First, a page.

• Source: Scotland on Sunday
  • Date: 22 August, 1999
  • Author: Antonia Swinson

Pensions, like death and taxes are one of life?s inescapables. How assiduous this Government has been in lecturing us on our pension responsibilities. Last week, social security secretary Alistair Darling signalled his intention to change the rules that currently allow workers to opt out of company schemes, which will affect more than a million employees. The pension industry also joins in the refrain, carrying advertisements alternating happy couples splashing out on grandchildren, with old age penury. We, the public nod sagely, agreeing that we should be shovelling as much dosh into our pensions as possible. It?s just, we can?t afford to, for the time being.

The recent Mintel report, which showed that 5.4m adults do not know when they will be able to afford a pension, made headlines, but were unsurprising. Looking at the findings, I found it more interesting that almost one in five professionals, (ABC1s) had made no provision at all, presumably while trying to keep up all that middle class front. And 52% of those pensionless families said they would start a pension, if they did not have so many other financial commitments. With mortgages, child care and living costs on rip-off island, as the tabloids now dub the UK, it looks as if we?ll all be down at B& Q in our seventies, working at dishing out advice at the gardening desk.

This dismal survey struck me as revealing ingrained customer resistance to buying pensions as a product per se. Again hardly surprising, Mintel rightly called on pension companies to make their products simpler to encourage more families to take out a pension. For even now, after all the reforms, we are still asked to buy into what appears a mysterious, not terribly advantageous product. Indeed, the pensions industry itself, still rooted in Victorian obtuseness, strikes me as bearing similarities to the mediaeval Catholic church, boarding schools, circuses, workhouses and the Monarchy. Creaking institutions of varying degrees of popularity which radically and regularly reformed or were superseded by something else.

Even the goody-two-shoes among us , who push money over to the well-established providers, do not have a clue what is going on in those huge shiny glass offices, many in the central belt. Tomorrow?s pensioners, so used now in other areas of their lives, to feeling in control and switching suppliers at whim, are somehow reduced to fourteenth century peasant churchgoers, who do not speak Latin. Just what is a FURBS, an NRA, a SDC, CPA, or, this one, my absolute favourite an UURBS? I recommend the Plain English guide to pensions available on

The unspoken assumption by Government and the industry, is that by not putting enough aside, we are a feckless lot who?ll come bleating for a state hand out. But as we increasingly question the cost and value of other financial products, not least in this era of low inflation, the increasingly steep 1.5% charges on package investments, why should we pay up on a pension scheme. Just what is in it for us?

We are not entirely stupid. Falling gilt yields and lengthening life expectancy are driving down annuity rates and threatening the viability of money purchase schemes. In 1990, a married man with a retirement fund of 100k would have received an annuity of ?10,405. Now, it is just ?5,702. What tones of horror were in the voice of the analyst on the Today programme last week who, when discussing the shortfall many large company pensions schemes are facing, suggested that in future employees would be faced with ?cheaper packages?, such as money purchase schemes, in which the employer put very little. Like stakeholder and personal pensions. Shock, horror. The very packages being pushed to the rest of us.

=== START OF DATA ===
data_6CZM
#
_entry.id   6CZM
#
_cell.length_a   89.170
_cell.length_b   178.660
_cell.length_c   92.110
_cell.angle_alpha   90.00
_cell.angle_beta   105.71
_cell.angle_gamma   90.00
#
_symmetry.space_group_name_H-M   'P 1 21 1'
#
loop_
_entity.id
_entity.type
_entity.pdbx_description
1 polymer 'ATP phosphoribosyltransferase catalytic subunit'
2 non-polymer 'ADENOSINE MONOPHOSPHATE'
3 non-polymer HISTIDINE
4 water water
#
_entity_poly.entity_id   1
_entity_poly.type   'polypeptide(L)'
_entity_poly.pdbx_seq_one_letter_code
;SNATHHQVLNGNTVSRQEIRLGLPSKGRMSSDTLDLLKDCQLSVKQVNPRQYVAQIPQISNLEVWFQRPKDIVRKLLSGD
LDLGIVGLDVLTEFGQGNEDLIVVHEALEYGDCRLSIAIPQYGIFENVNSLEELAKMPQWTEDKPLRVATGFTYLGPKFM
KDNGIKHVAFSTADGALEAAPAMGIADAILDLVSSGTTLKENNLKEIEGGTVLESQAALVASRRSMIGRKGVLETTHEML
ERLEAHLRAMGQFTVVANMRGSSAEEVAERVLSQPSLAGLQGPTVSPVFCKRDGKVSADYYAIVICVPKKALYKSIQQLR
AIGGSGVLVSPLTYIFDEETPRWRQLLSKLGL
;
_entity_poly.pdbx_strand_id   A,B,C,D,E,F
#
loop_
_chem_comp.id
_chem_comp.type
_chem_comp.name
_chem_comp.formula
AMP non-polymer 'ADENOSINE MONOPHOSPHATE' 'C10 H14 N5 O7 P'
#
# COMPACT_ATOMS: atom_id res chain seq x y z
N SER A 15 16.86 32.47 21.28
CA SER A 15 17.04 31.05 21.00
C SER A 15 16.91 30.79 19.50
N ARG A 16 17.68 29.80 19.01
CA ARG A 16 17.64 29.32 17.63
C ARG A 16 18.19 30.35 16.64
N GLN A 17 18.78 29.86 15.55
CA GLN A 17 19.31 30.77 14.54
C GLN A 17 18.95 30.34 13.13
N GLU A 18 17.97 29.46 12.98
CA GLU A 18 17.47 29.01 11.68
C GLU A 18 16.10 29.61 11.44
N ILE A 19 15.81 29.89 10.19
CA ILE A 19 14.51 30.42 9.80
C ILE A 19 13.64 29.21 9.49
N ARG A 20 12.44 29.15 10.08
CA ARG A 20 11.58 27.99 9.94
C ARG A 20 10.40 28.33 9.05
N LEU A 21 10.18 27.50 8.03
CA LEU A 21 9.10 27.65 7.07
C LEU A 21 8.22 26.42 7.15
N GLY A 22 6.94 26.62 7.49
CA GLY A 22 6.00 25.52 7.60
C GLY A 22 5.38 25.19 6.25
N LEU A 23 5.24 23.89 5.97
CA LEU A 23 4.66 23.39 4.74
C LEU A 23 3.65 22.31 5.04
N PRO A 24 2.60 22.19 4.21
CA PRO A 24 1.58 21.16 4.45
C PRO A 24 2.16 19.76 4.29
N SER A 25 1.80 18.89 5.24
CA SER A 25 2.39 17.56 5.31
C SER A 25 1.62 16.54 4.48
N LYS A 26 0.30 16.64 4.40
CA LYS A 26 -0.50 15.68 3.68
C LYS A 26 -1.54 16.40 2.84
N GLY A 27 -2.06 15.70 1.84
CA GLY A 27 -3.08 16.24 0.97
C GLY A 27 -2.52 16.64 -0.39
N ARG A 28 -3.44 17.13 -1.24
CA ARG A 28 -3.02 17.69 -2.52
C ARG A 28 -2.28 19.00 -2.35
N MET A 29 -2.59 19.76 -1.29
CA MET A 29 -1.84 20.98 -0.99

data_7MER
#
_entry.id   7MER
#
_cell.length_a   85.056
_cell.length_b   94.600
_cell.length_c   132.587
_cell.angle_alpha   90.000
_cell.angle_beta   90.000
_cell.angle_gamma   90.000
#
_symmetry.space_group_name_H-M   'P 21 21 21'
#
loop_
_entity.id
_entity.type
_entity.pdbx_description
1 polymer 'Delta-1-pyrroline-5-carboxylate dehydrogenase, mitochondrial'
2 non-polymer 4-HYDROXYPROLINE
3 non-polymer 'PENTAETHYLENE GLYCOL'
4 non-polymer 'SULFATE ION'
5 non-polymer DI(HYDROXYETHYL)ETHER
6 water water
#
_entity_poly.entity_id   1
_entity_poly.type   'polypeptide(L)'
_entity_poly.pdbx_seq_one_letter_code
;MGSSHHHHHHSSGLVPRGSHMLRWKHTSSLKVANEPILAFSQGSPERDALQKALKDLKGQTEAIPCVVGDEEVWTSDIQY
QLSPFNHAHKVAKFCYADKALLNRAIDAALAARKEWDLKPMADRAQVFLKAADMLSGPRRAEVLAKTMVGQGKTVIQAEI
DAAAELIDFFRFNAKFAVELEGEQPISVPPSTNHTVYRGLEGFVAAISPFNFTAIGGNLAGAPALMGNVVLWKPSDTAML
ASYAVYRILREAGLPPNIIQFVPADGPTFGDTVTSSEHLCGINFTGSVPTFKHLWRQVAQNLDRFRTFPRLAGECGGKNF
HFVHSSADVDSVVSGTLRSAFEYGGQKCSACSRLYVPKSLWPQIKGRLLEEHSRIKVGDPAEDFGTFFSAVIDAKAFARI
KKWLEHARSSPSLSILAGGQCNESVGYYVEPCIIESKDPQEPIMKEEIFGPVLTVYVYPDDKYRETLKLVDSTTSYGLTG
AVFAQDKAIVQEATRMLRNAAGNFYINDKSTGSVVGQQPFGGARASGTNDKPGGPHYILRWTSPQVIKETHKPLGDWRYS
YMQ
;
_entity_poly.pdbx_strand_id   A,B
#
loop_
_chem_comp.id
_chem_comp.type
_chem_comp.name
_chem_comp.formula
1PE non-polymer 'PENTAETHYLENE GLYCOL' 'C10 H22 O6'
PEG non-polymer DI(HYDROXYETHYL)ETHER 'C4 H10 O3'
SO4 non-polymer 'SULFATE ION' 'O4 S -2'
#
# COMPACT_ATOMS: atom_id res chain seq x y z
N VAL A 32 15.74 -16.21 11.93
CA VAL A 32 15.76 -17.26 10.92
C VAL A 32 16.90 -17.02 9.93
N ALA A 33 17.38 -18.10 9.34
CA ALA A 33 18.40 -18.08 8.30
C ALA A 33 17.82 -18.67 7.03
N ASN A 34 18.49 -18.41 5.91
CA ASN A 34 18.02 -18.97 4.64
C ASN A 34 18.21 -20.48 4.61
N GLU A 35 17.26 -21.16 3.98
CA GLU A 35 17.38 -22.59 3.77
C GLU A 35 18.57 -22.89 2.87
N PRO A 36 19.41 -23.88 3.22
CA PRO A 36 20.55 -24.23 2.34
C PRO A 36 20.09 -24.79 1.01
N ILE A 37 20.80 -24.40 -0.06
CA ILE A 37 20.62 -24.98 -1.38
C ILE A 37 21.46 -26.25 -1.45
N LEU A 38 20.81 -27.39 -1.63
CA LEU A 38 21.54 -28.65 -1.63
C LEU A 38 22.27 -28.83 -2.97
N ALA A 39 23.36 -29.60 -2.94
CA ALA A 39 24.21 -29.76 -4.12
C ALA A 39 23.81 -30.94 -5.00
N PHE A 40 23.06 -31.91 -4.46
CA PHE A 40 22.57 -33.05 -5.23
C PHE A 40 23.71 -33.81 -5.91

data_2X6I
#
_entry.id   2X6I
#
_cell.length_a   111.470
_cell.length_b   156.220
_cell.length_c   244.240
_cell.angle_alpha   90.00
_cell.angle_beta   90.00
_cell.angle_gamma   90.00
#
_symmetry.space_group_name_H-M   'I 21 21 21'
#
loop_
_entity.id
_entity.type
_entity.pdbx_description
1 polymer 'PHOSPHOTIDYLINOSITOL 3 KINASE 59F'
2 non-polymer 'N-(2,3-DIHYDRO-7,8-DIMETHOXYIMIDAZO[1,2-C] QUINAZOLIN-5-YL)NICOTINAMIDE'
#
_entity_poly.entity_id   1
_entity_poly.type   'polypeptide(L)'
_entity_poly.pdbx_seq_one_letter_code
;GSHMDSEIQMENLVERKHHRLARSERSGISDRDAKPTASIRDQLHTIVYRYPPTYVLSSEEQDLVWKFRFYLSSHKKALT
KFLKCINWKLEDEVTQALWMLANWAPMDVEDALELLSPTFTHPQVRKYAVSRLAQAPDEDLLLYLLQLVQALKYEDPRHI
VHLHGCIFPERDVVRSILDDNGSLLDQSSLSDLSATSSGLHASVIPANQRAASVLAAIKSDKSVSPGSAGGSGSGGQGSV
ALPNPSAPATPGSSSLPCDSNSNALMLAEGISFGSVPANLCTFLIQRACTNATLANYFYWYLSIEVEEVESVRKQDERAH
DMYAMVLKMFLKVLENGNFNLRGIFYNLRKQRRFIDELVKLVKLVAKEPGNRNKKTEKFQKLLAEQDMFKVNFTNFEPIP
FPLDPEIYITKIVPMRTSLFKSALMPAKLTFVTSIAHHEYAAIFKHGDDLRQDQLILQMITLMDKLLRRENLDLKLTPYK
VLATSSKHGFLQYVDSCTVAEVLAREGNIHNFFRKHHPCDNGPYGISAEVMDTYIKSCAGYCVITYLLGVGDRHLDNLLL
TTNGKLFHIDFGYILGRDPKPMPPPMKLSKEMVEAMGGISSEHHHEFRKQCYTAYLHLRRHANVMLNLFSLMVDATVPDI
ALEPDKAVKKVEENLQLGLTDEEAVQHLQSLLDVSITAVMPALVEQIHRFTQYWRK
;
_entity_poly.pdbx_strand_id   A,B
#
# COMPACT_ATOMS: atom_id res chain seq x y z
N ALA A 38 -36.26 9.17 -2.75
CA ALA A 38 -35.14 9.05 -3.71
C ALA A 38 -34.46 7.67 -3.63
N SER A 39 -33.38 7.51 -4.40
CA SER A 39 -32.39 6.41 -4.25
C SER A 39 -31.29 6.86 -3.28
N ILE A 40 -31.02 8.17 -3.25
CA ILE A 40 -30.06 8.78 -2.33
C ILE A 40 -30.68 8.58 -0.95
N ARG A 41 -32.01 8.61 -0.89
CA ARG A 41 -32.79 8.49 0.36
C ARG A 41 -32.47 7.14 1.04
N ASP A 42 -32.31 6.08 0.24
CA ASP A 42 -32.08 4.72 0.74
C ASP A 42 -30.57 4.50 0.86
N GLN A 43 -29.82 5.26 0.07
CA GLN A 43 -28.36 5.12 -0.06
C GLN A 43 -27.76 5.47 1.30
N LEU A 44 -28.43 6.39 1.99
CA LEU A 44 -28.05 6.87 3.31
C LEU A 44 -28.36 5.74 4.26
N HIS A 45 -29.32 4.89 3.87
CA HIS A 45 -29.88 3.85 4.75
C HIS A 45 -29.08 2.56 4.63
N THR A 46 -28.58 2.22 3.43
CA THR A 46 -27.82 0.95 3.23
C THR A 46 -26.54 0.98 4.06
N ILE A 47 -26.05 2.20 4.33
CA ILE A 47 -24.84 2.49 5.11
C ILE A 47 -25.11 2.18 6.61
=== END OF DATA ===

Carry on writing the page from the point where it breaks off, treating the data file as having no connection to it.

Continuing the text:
Now I wonder whether the hoi polloi leading the reformation? Questioning whether the creed of the pension really is the key to a aterially comfortable old age. How much greater flexibility, would we have if we saved up capital outside traditional pension vehicles, however volatile? And as for younger people, what sort of spin can the pensions industry possibly give to a product were they are supposed to pay ever higher premiums to stand still. From 2001 the Government will be introducing a new pensions regime which will ?encourage? millions of us to invest in money purchase schemes. Just how the pensions industry will sell them?

Next month, sees a major industry conference in London, titled Designing & Marketing Stakeholder Pensions. I would be particularly interested to see the delectable Stewart Ritchie, Director (Pensions Development) Scottish Equitable give his little talk titled ?Is ?Stakeholder? a mugs game for Life Offices?? The title seems to imply that if there is no money in fleecing the punters, why bother? Oor Stewart can tell me if I am wrong! And that?s the trouble with pension lectures ? they?re too hellishly boring to sit through to find out!

Clearly there are pressing problems in the structure of pensions which are going to need to be addressed and soon. At least at the moment, the bull market has meant that pensioners have been retiring with bigger pension pots, but for the rest of us who might be facing more bearish stock market conditions, the annuity rates hardly inspire us to save. Alistair Darling standing over us like Fraser in Dad?s Army telling us we?re all doomed, is not going to change that.

Wednesday, 24 April, 2019
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